Why a system that parallelizes recursive programs automatically?
Writing efficient parallel programs still is a difficult task, even after decades of research into the topic. For data-parallel programs with regular data access patterns, automatic parallelization has made substantial progress, but irregular programs remain a challenge. An interesting subclass of irregular programs are those whose parallelism is implicit in multiple independent recursive calls that are started from a loop or statement sequence. Such procedures, often found in computations on graphs or trees, form the core of a number of real-life applications, e.g., Barnes Hut galaxy simulation or algorithms used in computer graphics.
Of course, recursive programs can be brought into iterative form, but this often results in a less understandable program and, most importantly, will still not allow for efficient automatic parallelization if the computational structure is irregular.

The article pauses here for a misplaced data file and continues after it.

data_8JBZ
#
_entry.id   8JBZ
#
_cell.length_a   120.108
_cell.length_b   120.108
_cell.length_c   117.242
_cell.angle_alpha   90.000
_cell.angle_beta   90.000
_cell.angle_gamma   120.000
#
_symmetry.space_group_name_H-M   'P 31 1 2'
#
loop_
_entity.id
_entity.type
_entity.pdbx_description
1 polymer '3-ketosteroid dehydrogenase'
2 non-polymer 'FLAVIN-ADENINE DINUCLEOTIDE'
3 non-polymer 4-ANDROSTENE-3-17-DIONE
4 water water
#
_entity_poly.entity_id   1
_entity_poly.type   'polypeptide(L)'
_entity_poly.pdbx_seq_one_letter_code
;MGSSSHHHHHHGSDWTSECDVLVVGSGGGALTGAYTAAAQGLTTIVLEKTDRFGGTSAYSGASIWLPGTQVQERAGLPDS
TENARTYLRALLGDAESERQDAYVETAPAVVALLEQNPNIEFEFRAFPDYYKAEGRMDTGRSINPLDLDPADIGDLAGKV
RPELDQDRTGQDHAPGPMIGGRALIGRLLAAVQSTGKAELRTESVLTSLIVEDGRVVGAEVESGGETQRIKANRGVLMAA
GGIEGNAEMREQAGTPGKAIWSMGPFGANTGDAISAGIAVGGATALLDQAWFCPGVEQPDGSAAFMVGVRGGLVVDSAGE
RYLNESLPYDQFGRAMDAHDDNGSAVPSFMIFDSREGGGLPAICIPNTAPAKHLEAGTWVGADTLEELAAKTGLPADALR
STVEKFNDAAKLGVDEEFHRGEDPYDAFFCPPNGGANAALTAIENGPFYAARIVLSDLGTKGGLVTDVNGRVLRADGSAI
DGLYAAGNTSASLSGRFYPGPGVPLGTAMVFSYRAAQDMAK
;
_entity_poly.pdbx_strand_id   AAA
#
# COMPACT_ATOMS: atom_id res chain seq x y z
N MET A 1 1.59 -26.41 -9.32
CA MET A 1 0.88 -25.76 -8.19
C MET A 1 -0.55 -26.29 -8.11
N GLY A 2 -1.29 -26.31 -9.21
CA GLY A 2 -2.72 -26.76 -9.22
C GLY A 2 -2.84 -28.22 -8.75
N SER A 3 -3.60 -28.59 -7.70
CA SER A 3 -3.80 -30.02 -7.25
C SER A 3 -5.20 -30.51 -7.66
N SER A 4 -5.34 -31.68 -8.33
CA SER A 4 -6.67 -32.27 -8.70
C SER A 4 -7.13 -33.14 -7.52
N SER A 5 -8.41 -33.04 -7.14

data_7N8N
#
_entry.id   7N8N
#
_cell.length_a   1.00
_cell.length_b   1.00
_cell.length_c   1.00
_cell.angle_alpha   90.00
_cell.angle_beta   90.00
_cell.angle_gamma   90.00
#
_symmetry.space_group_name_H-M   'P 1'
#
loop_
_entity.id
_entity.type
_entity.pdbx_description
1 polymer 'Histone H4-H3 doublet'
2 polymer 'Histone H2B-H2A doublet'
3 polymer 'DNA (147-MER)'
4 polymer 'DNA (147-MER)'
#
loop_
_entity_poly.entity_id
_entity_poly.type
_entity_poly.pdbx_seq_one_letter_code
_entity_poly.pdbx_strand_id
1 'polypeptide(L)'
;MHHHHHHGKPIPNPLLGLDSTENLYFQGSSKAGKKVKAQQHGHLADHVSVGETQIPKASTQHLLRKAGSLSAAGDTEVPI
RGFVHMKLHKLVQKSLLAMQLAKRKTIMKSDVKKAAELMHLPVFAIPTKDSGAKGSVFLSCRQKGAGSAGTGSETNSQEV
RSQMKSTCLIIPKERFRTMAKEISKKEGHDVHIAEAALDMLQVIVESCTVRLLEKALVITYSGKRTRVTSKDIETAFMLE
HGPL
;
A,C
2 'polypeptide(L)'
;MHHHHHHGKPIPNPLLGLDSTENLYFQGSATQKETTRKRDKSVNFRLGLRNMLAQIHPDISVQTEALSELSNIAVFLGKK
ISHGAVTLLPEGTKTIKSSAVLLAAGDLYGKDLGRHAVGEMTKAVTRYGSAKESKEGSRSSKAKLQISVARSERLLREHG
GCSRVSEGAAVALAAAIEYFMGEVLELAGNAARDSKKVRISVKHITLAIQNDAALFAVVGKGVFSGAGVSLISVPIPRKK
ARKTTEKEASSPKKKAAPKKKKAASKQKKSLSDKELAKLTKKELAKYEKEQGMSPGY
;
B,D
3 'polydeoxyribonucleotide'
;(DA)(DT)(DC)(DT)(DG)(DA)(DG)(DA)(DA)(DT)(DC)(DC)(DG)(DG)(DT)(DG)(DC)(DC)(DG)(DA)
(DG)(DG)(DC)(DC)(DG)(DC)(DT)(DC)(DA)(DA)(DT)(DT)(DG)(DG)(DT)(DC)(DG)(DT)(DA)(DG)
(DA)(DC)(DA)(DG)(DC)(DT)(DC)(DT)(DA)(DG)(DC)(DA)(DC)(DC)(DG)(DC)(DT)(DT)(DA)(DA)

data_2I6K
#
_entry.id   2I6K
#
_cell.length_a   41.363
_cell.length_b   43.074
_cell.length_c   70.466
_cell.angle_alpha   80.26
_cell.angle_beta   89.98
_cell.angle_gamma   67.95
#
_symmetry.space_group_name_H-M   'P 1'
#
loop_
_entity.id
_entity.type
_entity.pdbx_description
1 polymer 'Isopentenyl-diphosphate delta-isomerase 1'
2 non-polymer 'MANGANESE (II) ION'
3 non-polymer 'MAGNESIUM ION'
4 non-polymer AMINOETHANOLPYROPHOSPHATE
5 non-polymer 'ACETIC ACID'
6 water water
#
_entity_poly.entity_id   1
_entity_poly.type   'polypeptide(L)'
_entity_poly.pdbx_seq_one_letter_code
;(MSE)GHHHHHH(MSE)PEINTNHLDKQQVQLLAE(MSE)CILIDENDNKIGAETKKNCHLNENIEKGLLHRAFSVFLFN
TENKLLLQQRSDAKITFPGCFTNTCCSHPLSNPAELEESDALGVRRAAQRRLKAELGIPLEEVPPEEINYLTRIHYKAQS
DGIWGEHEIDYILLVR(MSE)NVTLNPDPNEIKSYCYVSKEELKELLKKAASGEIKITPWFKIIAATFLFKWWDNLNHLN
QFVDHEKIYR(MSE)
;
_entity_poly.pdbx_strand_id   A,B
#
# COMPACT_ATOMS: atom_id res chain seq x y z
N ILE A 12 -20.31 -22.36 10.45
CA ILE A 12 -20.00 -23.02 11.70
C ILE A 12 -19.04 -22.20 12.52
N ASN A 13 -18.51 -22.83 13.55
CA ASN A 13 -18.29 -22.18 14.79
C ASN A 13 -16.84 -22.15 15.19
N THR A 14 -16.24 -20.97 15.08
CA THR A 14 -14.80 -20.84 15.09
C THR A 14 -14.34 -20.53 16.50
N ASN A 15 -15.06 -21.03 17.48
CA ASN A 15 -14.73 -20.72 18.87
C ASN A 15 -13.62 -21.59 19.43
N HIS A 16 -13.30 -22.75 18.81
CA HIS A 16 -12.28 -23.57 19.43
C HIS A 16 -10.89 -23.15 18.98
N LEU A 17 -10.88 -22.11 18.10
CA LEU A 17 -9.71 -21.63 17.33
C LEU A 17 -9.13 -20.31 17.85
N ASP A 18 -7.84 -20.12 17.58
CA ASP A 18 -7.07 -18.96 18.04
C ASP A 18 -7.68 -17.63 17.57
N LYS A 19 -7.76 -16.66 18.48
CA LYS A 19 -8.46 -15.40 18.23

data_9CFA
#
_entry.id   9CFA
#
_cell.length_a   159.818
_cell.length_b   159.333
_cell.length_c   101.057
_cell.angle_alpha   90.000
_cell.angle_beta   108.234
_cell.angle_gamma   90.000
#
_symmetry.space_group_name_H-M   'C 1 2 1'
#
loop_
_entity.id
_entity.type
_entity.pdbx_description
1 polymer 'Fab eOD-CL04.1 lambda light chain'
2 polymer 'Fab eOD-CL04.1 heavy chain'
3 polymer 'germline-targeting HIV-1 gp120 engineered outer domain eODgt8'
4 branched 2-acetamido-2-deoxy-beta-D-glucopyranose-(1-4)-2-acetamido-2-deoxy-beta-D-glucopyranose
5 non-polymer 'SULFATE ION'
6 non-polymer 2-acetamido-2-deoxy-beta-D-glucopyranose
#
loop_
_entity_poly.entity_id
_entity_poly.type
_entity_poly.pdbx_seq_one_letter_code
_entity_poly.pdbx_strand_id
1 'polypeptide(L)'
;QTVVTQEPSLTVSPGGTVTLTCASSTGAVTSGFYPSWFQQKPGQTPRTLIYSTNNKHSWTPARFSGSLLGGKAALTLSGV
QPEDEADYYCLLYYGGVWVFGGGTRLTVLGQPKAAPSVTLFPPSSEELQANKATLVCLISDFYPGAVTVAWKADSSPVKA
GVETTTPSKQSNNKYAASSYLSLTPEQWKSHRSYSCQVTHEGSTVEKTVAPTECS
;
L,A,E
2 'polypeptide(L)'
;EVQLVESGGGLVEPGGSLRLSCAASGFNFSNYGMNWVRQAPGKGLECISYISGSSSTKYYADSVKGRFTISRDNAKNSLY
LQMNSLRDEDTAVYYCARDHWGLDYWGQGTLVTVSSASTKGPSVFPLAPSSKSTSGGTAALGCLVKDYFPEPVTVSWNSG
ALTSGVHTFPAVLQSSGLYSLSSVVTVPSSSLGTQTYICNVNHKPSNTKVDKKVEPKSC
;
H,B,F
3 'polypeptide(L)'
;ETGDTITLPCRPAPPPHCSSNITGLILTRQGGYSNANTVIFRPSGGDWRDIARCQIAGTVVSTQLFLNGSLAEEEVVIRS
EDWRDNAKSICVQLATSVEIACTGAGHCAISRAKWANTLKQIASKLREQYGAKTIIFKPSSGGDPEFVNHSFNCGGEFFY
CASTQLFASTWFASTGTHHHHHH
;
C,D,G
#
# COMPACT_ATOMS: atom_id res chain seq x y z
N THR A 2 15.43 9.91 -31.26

The purpose of this technical report is to show that automatic parallelization is practical for such recursive programs on Shared Memory Multiprocessor (SMP) machines. As a result, SMP parallelism can efficiently be used by programmers without knowledge of parallel programming.
For introducing parallelism, we replace each parallelizable recursive call by a call that possibly introduces a new thread for the current recursion step.
Additionally, recursion profile information is often useful to gain further insights into how a program works and which parallelization strategy performs best. For obtaining this information, the system automatically instruments the user program to collect and output profiles at runtime.
Together with the automatic selection of an appropriate parallelization strategy based on the recorded profiles, these components form a system called REAPAR (for "REcursive programs Automatically PARallelized" - reaping the fruits of potential parallelism).